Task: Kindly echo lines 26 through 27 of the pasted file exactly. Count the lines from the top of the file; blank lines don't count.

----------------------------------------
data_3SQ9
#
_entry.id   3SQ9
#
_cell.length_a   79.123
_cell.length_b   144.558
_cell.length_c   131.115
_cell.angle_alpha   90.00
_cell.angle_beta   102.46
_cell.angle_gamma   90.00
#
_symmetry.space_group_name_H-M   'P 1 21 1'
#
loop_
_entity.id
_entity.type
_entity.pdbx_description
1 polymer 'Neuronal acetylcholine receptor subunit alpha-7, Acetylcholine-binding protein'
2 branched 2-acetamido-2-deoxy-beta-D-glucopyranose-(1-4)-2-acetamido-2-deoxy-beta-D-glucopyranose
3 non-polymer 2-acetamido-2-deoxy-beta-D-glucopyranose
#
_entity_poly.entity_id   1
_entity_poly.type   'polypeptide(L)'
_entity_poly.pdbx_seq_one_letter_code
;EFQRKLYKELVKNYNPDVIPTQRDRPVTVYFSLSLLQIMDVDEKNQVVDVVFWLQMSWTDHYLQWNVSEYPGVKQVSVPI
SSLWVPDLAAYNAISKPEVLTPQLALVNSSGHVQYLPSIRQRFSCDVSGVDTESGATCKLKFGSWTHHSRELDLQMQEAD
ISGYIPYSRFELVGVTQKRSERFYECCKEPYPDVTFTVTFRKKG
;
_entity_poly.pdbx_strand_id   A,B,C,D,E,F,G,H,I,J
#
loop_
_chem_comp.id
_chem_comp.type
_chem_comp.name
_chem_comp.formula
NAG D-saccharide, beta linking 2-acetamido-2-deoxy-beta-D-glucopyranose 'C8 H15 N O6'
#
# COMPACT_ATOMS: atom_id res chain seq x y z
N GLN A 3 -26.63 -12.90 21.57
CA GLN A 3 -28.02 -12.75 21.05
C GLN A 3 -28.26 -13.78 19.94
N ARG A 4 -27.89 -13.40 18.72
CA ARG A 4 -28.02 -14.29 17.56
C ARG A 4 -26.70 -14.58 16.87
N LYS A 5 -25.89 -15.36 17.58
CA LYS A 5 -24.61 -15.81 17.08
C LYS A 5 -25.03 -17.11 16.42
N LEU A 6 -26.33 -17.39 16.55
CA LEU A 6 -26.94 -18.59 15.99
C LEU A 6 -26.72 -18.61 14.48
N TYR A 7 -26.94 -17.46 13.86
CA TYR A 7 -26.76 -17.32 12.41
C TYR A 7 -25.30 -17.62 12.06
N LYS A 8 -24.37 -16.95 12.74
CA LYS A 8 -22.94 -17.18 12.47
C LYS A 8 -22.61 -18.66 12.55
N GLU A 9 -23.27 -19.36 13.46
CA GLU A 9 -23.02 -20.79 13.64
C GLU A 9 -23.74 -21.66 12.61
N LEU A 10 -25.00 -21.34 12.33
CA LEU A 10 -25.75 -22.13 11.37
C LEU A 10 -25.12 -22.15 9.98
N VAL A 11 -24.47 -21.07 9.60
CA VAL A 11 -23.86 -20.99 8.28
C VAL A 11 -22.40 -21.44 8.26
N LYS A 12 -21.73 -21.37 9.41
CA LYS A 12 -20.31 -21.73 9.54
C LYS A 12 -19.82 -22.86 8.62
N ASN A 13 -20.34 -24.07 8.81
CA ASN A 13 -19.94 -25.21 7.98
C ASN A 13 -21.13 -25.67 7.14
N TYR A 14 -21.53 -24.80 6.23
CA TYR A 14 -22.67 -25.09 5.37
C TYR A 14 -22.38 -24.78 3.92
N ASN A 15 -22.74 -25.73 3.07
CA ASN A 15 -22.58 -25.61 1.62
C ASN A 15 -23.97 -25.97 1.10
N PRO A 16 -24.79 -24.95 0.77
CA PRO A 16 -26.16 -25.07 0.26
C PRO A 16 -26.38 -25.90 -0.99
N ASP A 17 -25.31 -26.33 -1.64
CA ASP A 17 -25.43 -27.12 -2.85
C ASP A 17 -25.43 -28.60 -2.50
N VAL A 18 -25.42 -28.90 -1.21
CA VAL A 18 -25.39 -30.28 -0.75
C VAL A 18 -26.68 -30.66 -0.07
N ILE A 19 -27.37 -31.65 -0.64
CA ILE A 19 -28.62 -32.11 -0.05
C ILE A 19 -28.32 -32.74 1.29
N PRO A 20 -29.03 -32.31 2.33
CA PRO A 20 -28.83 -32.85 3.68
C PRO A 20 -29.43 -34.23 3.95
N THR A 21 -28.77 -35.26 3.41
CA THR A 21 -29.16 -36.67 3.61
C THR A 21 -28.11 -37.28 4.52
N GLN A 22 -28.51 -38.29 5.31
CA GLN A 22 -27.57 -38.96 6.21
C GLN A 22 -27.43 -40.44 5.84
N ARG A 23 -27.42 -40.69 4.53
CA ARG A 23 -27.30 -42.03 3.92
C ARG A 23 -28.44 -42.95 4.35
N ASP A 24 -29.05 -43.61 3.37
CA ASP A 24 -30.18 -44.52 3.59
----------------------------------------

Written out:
SSLWVPDLAAYNAISKPEVLTPQLALVNSSGHVQYLPSIRQRFSCDVSGVDTESGATCKLKFGSWTHHSRELDLQMQEAD
ISGYIPYSRFELVGVTQKRSERFYECCKEPYPDVTFTVTFRKKG